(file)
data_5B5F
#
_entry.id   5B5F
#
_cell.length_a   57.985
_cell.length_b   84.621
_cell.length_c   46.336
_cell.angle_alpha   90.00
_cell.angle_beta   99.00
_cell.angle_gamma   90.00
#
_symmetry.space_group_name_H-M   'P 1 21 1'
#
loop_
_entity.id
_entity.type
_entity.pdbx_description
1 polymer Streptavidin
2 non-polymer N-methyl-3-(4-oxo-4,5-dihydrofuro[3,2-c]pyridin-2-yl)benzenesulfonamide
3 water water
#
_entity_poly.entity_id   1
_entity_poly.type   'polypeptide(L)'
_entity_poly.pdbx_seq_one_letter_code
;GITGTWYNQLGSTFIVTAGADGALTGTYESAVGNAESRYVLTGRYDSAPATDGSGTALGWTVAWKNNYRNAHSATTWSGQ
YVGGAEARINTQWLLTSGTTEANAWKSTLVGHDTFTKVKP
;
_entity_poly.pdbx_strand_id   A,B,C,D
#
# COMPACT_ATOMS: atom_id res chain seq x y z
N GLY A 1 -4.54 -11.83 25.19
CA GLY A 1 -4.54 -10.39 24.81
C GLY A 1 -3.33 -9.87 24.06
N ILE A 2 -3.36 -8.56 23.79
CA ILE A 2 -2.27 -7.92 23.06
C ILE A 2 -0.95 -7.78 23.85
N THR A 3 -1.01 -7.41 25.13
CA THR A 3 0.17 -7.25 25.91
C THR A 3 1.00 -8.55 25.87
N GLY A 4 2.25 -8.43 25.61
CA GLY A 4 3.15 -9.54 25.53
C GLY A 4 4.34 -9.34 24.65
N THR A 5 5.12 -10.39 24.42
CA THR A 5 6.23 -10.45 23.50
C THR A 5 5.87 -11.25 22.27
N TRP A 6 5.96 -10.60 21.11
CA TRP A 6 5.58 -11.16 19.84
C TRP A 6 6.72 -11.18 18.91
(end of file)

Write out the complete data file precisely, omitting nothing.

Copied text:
data_5B5F
#
_entry.id   5B5F
#
_cell.length_a   57.985
_cell.length_b   84.621
_cell.length_c   46.336
_cell.angle_alpha   90.00
_cell.angle_beta   99.00
_cell.angle_gamma   90.00
#
_symmetry.space_group_name_H-M   'P 1 21 1'
#
loop_
_entity.id
_entity.type
_entity.pdbx_description
1 polymer Streptavidin
2 non-polymer N-methyl-3-(4-oxo-4,5-dihydrofuro[3,2-c]pyridin-2-yl)benzenesulfonamide
3 water water
#
_entity_poly.entity_id   1
_entity_poly.type   'polypeptide(L)'
_entity_poly.pdbx_seq_one_letter_code
;GITGTWYNQLGSTFIVTAGADGALTGTYESAVGNAESRYVLTGRYDSAPATDGSGTALGWTVAWKNNYRNAHSATTWSGQ
YVGGAEARINTQWLLTSGTTEANAWKSTLVGHDTFTKVKP
;
_entity_poly.pdbx_strand_id   A,B,C,D
#
# COMPACT_ATOMS: atom_id res chain seq x y z
N GLY A 1 -4.54 -11.83 25.19
CA GLY A 1 -4.54 -10.39 24.81
C GLY A 1 -3.33 -9.87 24.06
N ILE A 2 -3.36 -8.56 23.79
CA ILE A 2 -2.27 -7.92 23.06
C ILE A 2 -0.95 -7.78 23.85
N THR A 3 -1.01 -7.41 25.13
CA THR A 3 0.17 -7.25 25.91
C THR A 3 1.00 -8.55 25.87
N GLY A 4 2.25 -8.43 25.61
CA GLY A 4 3.15 -9.54 25.53
C GLY A 4 4.34 -9.34 24.65
N THR A 5 5.12 -10.39 24.42
CA THR A 5 6.23 -10.45 23.50
C THR A 5 5.87 -11.25 22.27
N TRP A 6 5.96 -10.60 21.11
CA TRP A 6 5.58 -11.16 19.84
C TRP A 6 6.72 -11.18 18.91